When Art meets Research: GLOBUS research project commissions new artwork
Professor Ben Tonra is the Irish partner on a European Commission Horizon 2020 funded collaborative project called Reconsidering European Contributions to Global Justice, or GLOBUS for short. The project is led by the University of Oslo and has 8 partner universities in Brazil, China, Germany, India, Ireland, Italy, Norway, and South Africa.
The aim of the project is to critically examine the European Union’s contribution to global justice. Researchers look at the EU’s positions and policies as well as looking at non-European perspectives on the practices of the EU. The main areas of focus are climate change, migration, trade/development and security and a cross-cutting theme on gender.
As part of GLOBUS, Professor Tonra engaged artist Marie Brett to create a new piece of art that represents the overall project and the different themes within it. Ben came across Marie's work when she was the UCD College of Social Sciences and Law Artist in Residence in 2016. In her practice she uses digital media, sculpture and immersive installation to produce artwork as a reflection on contemporary life.
The artwork Marie developed in collaboration with the research team, students, and members of the public is called On the Edge of My Sky. It’s an interactive sculptural installation with screen-based images and sound. Many of the images were sourced from Ben’s undergraduate students who were asked to submit images and videos that represented how they understood global justice. Marie collected the images and created a Pinterest page where they were organised.
The images and the research work itself were the source material for the installation which references many issues of global justice, from migration and refugees in the Mediterranean, gender violence, degradation of the ocean, overconsumption and waste. at the centre of the installation is a cabin like structure made from corrugated iron. There are screens inside showing still and moving images. Marie said she wanted the work to be non-passive and visceral and the audience can step inside the sculpture and move through the work. There’s an unsettling soundtrack and although you can walk into it, you are contained in the last section - there is no way out. Outside the structure are marine-like patterns of man-made objects: lifejackets, plastic water bottles, waste batteries.
The work is a provocation that asks the viewer to reflect on their own privileges and position in global systems that often have unjust elements and effects. Marie sees the work as a bridge that allows viewers to engage with the huge issue of global justice. She says it allows people to explore “the deeper concepts and stories inside the issue, creating a bridge between the researchers’ work and popular understanding”. Marie says the digital world we live in “can create a disconnect where people are overwhelmed or othered. They think, this isn’t my experience. I wanted to immerse people so they think - what if this was my experience?”.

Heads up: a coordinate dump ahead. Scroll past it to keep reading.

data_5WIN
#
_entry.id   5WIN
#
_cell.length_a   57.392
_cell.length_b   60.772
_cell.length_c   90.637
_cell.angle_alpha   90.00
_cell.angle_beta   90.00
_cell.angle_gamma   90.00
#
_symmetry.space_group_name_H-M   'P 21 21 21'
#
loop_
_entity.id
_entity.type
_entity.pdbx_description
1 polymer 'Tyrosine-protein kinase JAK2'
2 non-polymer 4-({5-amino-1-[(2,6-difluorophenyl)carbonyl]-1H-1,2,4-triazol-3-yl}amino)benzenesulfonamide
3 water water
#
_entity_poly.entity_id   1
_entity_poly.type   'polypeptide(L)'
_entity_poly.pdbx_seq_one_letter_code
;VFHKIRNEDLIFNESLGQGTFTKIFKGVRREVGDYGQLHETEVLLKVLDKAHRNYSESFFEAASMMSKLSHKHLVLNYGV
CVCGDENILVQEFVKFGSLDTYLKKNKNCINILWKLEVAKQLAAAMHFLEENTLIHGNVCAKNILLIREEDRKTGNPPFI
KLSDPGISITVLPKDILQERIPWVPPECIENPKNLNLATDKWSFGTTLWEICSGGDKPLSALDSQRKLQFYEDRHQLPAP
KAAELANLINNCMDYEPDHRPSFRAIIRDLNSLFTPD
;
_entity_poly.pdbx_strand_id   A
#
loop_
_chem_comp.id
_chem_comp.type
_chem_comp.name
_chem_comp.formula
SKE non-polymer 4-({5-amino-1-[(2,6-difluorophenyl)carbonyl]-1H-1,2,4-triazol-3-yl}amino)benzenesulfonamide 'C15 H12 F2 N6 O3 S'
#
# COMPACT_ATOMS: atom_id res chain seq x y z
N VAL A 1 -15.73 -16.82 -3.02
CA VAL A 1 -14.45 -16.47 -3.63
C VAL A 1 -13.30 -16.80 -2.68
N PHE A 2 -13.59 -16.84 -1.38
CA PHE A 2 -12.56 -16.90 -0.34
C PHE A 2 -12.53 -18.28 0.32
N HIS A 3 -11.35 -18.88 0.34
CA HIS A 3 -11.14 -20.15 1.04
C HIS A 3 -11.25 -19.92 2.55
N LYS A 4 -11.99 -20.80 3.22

She says, “migration and environment jump out but there is so much crossover. For instance the life jackets are about migration but also about rising sea levels, links to security. It’s all interlinked. At the launch people were looking at the batteries and asking, why is there mess all over the floor? Well it’s our mess. What happens to batteries?”
Marie originally came to UCD through the Artist in Residence scheme, which was a great experience for Marie. She says its most unique element is its open and explorative nature which she says the scheme’s Creative Director Emer O’Boyle encourages. She says “having it for a full year helps you to realise what chimes with your work in the different disciplines”.
Professor Tonra and research fellow on the project Dr Nikola Tomic now have a thoroughly non-passive appreciation of the artwork as they assisted in its construction last week in the Science Centre. The work will remain there until the week of 14 May. After this the hope is to tour it to Oslo and some of the other partner universities. The work has the potential to evolve and change with new contributions.
Professor Tonra sees working with Marie as a hugely valuable way to communicate the project. He said, “It’s been a tremendously exciting part of the project to see our research translated through the creative and visual arts. It’s also added great value in the dissemination of our research to a wider audience”.
Dr Tomic echoed this, saying “Marie and her colleague Ben Thomas were frequently reporting on their progress and would even show us their work through video conference directly from their workshop. They wanted to make sure they are following and capturing the main findings and messages of our research at every stage. I believe they succeeded. It is fascinating to see hundreds of pages of our writing summarised in one immersive experience".
Thanks to UCD Science for hosting this art work and to UCD Estates for their support in bringing it to UCD.